James McNeill Whistler is well known as a painter, but he was also a prolific and sophisticated printmaker who experimented with a wide range of papers. He was one of the first artists to exploit the qualities of the newly available ‘Oriental’ papers which were exported to Europe following the reopening of Japan to commerce in 1854. Whistler valued their textural and tonal qualities, and the unique print impressions he was able to achieve with the Japanese papers he managed to secure. He was also obsessed with searching for ‘old’ European papers, particularly those he classed as ‘Dutch’. Whistler liked paper which had already degraded, saying that suitable paper would be recognisable by the smell of the decaying size, which ensured its softness; he even admired and accommodated ingrained surface dirt.
The more completely the size has decayed the better the paper; but the size must have been there, just as sugar must have been in Chablis.1
While some early proofs and special impressions are printed on Japanese papers or in Chine collé format, the majority of images are on European handmade laid papers dating from the 16th to the 19th centuries. Later wove papers and single sheets obviously torn from books are also prevalent. European papers encode more information than the eye may at first perceive. When held against the light, features of the paper structure and watermarks become visible. Considered in context, these details can be used to approximate the origin and date of the paper. Of the prints so far examined 99 are on paper bearing a watermark and 42 different watermarks occur.
It is believed that watermarks originated in Italy in the late 13th2 century and credible estimates indicate that millions of watermarks have been in use, with less than 200,000 catalogued. Historically, a watermark was created from a design sewn with thin wire onto the paper mould that is present in the finished sheet as a thinner, translucent layer. Early designs were stark – the first known watermark was an upper case ‘F’ (for Fabriano, a pioneer mill near Ancona.3 Their primary purpose is to identify the mill where the paper was made. Some watermarks came to be associated with specific sizes of paper, such as Foolscap. Each mill could draw on a wide repertoire of design elements including heraldic shields, exotic flora and fauna and fictional characters such as mermaids. Although the motifs varied, many followed certain themes for centuries and often reflected traditional national activities such as winegrowing and beekeeping, for instance, grape bunches are commonly featured in the watermarks of paper mills in the winegrowing districts of Italy, France and Germany.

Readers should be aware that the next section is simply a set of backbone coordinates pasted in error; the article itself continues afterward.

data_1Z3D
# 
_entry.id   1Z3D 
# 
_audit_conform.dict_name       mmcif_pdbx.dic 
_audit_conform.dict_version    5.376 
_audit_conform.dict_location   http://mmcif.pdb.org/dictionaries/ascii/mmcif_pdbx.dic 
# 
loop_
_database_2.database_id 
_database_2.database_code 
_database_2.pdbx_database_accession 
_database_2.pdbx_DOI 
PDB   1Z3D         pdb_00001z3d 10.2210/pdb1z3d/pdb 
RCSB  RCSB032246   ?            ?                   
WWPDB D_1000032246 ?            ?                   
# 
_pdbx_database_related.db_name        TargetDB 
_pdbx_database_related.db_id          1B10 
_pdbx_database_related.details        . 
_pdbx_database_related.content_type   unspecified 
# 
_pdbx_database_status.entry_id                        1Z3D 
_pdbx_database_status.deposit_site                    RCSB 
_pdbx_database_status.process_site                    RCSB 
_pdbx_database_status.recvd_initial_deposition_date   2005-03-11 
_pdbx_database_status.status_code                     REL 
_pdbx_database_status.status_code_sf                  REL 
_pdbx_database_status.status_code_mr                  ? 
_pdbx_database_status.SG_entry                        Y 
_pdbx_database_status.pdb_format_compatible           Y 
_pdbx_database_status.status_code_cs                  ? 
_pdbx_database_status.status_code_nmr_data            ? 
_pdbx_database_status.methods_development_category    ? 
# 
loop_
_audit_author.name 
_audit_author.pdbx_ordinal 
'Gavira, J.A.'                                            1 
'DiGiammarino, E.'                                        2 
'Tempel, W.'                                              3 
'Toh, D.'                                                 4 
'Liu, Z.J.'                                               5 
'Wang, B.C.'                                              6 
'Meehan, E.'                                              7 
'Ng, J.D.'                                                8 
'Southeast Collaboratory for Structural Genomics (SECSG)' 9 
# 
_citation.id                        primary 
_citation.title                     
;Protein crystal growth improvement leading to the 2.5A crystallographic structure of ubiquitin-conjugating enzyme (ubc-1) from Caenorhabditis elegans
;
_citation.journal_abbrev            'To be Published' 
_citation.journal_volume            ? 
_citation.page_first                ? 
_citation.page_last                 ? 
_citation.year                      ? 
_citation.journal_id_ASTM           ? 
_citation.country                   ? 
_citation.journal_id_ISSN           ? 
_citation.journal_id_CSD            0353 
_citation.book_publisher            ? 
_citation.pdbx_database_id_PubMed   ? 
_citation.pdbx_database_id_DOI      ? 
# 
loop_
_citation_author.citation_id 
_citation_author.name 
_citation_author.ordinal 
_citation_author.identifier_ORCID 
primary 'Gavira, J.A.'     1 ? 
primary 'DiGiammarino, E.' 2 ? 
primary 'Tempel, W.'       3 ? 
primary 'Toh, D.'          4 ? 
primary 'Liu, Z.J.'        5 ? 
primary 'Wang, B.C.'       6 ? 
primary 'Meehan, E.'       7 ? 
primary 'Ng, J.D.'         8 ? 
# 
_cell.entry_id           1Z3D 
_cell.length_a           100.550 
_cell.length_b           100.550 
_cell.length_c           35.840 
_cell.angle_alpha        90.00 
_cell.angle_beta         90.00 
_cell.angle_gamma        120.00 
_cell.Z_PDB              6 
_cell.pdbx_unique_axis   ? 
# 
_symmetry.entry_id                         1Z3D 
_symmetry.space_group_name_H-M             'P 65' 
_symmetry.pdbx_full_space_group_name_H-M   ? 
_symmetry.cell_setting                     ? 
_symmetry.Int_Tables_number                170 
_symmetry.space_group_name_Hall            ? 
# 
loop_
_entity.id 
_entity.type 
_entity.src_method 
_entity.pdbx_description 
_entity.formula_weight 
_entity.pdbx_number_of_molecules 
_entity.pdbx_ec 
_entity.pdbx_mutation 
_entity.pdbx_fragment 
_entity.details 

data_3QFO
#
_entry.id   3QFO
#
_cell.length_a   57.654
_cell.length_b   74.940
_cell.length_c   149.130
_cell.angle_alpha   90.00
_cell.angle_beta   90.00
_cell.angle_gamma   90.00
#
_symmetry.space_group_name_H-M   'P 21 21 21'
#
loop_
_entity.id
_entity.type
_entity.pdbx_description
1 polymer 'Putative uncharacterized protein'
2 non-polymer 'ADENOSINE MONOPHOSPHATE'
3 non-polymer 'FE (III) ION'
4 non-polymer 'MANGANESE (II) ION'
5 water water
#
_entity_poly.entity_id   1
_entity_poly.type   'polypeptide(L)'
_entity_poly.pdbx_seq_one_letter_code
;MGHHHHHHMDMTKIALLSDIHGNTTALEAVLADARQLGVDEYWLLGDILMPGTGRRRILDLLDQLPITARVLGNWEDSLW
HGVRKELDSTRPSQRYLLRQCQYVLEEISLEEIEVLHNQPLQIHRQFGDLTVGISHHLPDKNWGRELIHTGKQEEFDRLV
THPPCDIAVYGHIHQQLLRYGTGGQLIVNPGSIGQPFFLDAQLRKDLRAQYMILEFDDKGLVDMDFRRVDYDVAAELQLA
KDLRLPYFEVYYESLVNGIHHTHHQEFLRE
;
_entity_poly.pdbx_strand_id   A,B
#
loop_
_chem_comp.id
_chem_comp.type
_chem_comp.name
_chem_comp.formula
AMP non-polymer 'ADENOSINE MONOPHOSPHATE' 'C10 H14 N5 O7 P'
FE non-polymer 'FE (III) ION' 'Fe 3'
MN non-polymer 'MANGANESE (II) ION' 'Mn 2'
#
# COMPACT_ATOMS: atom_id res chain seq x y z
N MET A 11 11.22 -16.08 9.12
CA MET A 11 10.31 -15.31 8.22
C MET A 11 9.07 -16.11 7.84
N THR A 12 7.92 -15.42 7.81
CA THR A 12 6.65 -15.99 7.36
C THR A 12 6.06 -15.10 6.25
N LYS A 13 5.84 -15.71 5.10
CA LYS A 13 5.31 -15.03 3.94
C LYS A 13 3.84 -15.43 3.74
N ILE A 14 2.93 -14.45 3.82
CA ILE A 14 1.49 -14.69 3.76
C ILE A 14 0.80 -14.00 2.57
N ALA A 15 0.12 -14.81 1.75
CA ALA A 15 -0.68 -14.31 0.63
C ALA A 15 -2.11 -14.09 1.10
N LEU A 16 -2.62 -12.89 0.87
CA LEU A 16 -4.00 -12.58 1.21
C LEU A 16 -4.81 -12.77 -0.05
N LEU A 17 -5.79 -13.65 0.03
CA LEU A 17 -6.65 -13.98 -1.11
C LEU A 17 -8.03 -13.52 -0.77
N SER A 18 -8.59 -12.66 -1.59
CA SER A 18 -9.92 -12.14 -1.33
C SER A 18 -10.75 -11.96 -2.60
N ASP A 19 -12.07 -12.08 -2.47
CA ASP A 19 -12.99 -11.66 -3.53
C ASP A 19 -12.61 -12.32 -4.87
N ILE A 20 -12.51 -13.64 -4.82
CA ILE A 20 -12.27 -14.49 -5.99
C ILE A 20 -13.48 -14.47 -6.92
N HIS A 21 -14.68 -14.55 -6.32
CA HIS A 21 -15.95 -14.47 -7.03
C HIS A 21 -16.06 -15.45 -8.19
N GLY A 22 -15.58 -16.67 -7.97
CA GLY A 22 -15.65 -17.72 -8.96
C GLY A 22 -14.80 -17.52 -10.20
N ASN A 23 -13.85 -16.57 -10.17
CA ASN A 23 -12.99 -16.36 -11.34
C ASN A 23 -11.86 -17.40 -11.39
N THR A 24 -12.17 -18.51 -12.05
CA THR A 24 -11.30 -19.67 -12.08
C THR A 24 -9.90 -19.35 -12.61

There are constraints in the making of a watermark symbol. Small circles, narrow angles, long straight lines and solid areas may cause unwanted variations in sheet formation.4 The creation of isolated elements within a watermark symbol can prove devilishly difficult – navels on nude figures have to be anchored to the pelvis by a wire strand which gives the appearance of a horrible gash.
Watermarks cannot be relied upon for the purpose of dating works of art. Whatman papers, bearing the company’s distinctive watermark, appear among those Whistler selected. The Whatman name has been used by various mills and makers, but it has also been copied and paper moulds bearing the Whatman watermark have been sold from mill to mill, with associated dates remaining unchanged for years.
An example of Whistler’s deliberate choice of paper can be seen in the etching of Annie Haden, printed on a sheet with a probable date in the 16th century. It bears a Bishop’s Crosier watermark, originating in Basle, Switzerland, and has an obvious pattern of chain and laid lines, known as antique laid. Such papers are formed on the single-face moulds in use until the late 18th century, which caused fibres to flock along the chain lines making them appear darkened. Minute fragments of wood scattered randomly throughout the sheet derive from wooden stampers used to pulverise the linen rags from which the paper was formed. Hollander beaters with metal blades superseded wooden stampers in the mid-18th century, except in France where they were in use until the 19th century. Linen rags were gradually replaced by other materials such as cotton and wood pulp during the 19th century as these materials could be bleached, rather than fermented, to achieve white paper quickly.